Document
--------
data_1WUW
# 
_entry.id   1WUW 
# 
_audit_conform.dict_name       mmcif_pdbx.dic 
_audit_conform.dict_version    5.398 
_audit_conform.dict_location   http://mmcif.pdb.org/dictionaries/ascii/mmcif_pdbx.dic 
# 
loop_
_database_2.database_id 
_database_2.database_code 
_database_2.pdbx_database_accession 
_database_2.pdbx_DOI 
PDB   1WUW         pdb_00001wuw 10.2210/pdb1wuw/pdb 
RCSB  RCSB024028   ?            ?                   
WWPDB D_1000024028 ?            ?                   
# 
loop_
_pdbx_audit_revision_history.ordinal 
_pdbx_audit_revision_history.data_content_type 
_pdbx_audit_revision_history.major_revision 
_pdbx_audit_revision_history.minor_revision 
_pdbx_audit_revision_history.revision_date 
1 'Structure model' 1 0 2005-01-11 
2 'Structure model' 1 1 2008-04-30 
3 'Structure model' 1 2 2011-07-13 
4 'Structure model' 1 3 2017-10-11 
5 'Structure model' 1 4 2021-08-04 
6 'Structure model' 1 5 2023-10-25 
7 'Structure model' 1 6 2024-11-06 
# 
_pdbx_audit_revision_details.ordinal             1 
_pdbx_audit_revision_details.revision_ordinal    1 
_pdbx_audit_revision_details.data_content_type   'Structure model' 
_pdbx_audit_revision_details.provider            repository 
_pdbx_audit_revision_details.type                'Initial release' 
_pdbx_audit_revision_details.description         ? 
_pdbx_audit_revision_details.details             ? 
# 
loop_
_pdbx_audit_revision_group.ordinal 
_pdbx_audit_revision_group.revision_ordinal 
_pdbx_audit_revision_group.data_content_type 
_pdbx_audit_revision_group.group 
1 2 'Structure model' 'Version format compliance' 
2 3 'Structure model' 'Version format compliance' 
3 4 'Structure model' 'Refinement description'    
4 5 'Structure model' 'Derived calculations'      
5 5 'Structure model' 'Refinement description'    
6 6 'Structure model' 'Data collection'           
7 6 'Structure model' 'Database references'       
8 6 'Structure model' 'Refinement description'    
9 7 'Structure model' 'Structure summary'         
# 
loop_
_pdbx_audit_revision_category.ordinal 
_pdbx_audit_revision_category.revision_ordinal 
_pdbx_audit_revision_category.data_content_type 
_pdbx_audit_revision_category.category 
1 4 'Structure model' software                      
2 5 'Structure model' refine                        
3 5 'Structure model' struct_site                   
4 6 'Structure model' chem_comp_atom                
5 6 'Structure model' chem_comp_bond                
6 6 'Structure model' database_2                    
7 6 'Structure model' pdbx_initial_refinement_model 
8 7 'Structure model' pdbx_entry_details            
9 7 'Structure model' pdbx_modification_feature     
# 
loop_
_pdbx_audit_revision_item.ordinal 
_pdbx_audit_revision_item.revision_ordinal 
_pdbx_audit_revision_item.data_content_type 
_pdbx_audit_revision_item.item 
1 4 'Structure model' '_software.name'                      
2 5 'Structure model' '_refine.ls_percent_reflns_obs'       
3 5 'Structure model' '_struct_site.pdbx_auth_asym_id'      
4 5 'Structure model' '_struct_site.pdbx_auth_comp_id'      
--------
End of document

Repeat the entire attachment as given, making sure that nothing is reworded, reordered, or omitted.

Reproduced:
data_1WUW
# 
_entry.id   1WUW 
# 
_audit_conform.dict_name       mmcif_pdbx.dic 
_audit_conform.dict_version    5.398 
_audit_conform.dict_location   http://mmcif.pdb.org/dictionaries/ascii/mmcif_pdbx.dic 
# 
loop_
_database_2.database_id 
_database_2.database_code 
_database_2.pdbx_database_accession 
_database_2.pdbx_DOI 
PDB   1WUW         pdb_00001wuw 10.2210/pdb1wuw/pdb 
RCSB  RCSB024028   ?            ?                   
WWPDB D_1000024028 ?            ?                   
# 
loop_
_pdbx_audit_revision_history.ordinal 
_pdbx_audit_revision_history.data_content_type 
_pdbx_audit_revision_history.major_revision 
_pdbx_audit_revision_history.minor_revision 
_pdbx_audit_revision_history.revision_date 
1 'Structure model' 1 0 2005-01-11 
2 'Structure model' 1 1 2008-04-30 
3 'Structure model' 1 2 2011-07-13 
4 'Structure model' 1 3 2017-10-11 
5 'Structure model' 1 4 2021-08-04 
6 'Structure model' 1 5 2023-10-25 
7 'Structure model' 1 6 2024-11-06 
# 
_pdbx_audit_revision_details.ordinal             1 
_pdbx_audit_revision_details.revision_ordinal    1 
_pdbx_audit_revision_details.data_content_type   'Structure model' 
_pdbx_audit_revision_details.provider            repository 
_pdbx_audit_revision_details.type                'Initial release' 
_pdbx_audit_revision_details.description         ? 
_pdbx_audit_revision_details.details             ? 
# 
loop_
_pdbx_audit_revision_group.ordinal 
_pdbx_audit_revision_group.revision_ordinal 
_pdbx_audit_revision_group.data_content_type 
_pdbx_audit_revision_group.group 
1 2 'Structure model' 'Version format compliance' 
2 3 'Structure model' 'Version format compliance' 
3 4 'Structure model' 'Refinement description'    
4 5 'Structure model' 'Derived calculations'      
5 5 'Structure model' 'Refinement description'    
6 6 'Structure model' 'Data collection'           
7 6 'Structure model' 'Database references'       
8 6 'Structure model' 'Refinement description'    
9 7 'Structure model' 'Structure summary'         
# 
loop_
_pdbx_audit_revision_category.ordinal 
_pdbx_audit_revision_category.revision_ordinal 
_pdbx_audit_revision_category.data_content_type 
_pdbx_audit_revision_category.category 
1 4 'Structure model' software                      
2 5 'Structure model' refine                        
3 5 'Structure model' struct_site                   
4 6 'Structure model' chem_comp_atom                
5 6 'Structure model' chem_comp_bond                
6 6 'Structure model' database_2                    
7 6 'Structure model' pdbx_initial_refinement_model 
8 7 'Structure model' pdbx_entry_details            
9 7 'Structure model' pdbx_modification_feature     
# 
loop_
_pdbx_audit_revision_item.ordinal 
_pdbx_audit_revision_item.revision_ordinal 
_pdbx_audit_revision_item.data_content_type 
_pdbx_audit_revision_item.item 
1 4 'Structure model' '_software.name'                      
2 5 'Structure model' '_refine.ls_percent_reflns_obs'       
3 5 'Structure model' '_struct_site.pdbx_auth_asym_id'      
4 5 'Structure model' '_struct_site.pdbx_auth_comp_id'      